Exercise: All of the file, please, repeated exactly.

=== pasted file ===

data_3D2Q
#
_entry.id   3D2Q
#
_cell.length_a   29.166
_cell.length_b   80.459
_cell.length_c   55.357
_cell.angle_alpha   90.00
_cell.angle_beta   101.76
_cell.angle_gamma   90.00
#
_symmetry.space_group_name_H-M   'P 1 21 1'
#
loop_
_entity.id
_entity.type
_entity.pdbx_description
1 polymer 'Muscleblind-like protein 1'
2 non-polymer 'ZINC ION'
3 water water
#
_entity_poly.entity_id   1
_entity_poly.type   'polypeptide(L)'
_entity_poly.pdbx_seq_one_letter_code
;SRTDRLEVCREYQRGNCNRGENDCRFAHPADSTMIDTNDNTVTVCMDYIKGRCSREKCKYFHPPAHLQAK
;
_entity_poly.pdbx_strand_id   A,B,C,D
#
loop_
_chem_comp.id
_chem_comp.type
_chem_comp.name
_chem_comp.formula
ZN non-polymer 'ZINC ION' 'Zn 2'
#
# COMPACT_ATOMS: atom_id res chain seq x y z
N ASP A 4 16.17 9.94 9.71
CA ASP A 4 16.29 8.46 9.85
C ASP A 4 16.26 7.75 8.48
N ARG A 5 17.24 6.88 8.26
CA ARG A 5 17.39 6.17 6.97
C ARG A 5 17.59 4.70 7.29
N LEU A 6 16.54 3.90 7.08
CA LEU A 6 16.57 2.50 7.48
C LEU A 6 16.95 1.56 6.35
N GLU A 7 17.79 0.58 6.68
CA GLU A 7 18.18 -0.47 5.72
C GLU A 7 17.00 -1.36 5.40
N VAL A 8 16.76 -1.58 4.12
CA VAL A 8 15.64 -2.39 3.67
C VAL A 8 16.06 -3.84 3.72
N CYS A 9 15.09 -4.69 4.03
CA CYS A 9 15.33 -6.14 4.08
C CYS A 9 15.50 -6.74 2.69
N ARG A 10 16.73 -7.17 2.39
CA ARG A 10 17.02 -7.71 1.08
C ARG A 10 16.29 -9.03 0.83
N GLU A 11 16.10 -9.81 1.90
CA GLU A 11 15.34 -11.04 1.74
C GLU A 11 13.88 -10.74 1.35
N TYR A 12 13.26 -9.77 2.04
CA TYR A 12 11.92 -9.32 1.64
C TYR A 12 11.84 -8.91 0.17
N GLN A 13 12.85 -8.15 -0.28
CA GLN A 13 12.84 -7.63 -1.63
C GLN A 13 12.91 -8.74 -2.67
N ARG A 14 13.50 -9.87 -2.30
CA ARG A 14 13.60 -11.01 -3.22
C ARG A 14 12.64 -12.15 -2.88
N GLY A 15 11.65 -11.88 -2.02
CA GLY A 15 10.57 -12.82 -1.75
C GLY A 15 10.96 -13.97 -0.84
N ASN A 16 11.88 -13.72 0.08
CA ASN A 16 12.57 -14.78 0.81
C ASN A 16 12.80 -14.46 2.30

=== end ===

data_3D2Q
#
_entry.id   3D2Q
#
_cell.length_a   29.166
_cell.length_b   80.459
_cell.length_c   55.357
_cell.angle_alpha   90.00
_cell.angle_beta   101.76
_cell.angle_gamma   90.00
#
_symmetry.space_group_name_H-M   'P 1 21 1'
#
loop_
_entity.id
_entity.type
_entity.pdbx_description
1 polymer 'Muscleblind-like protein 1'
2 non-polymer 'ZINC ION'
3 water water
#
_entity_poly.entity_id   1
_entity_poly.type   'polypeptide(L)'
_entity_poly.pdbx_seq_one_letter_code
;SRTDRLEVCREYQRGNCNRGENDCRFAHPADSTMIDTNDNTVTVCMDYIKGRCSREKCKYFHPPAHLQAK
;
_entity_poly.pdbx_strand_id   A,B,C,D
#
loop_
_chem_comp.id
_chem_comp.type
_chem_comp.name
_chem_comp.formula
ZN non-polymer 'ZINC ION' 'Zn 2'
#
# COMPACT_ATOMS: atom_id res chain seq x y z
N ASP A 4 16.17 9.94 9.71
CA ASP A 4 16.29 8.46 9.85
C ASP A 4 16.26 7.75 8.48
N ARG A 5 17.24 6.88 8.26
CA ARG A 5 17.39 6.17 6.97
C ARG A 5 17.59 4.70 7.29
N LEU A 6 16.54 3.90 7.08
CA LEU A 6 16.57 2.50 7.48
C LEU A 6 16.95 1.56 6.35
N GLU A 7 17.79 0.58 6.68
CA GLU A 7 18.18 -0.47 5.72
C GLU A 7 17.00 -1.36 5.40
N VAL A 8 16.76 -1.58 4.12
CA VAL A 8 15.64 -2.39 3.67
C VAL A 8 16.06 -3.84 3.72
N CYS A 9 15.09 -4.69 4.03
CA CYS A 9 15.33 -6.14 4.08
C CYS A 9 15.50 -6.74 2.69
N ARG A 10 16.73 -7.17 2.39
CA ARG A 10 17.02 -7.71 1.08
C ARG A 10 16.29 -9.03 0.83
N GLU A 11 16.10 -9.81 1.90
CA GLU A 11 15.34 -11.04 1.74
C GLU A 11 13.88 -10.74 1.35
N TYR A 12 13.26 -9.77 2.04
CA TYR A 12 11.92 -9.32 1.64
C TYR A 12 11.84 -8.91 0.17
N GLN A 13 12.85 -8.15 -0.28
CA GLN A 13 12.84 -7.63 -1.63
C GLN A 13 12.91 -8.74 -2.67
N ARG A 14 13.50 -9.87 -2.30
CA ARG A 14 13.60 -11.01 -3.22
C ARG A 14 12.64 -12.15 -2.88
N GLY A 15 11.65 -11.88 -2.02
CA GLY A 15 10.57 -12.82 -1.75
C GLY A 15 10.96 -13.97 -0.84
N ASN A 16 11.88 -13.72 0.08
CA ASN A 16 12.57 -14.78 0.81
C ASN A 16 12.80 -14.46 2.30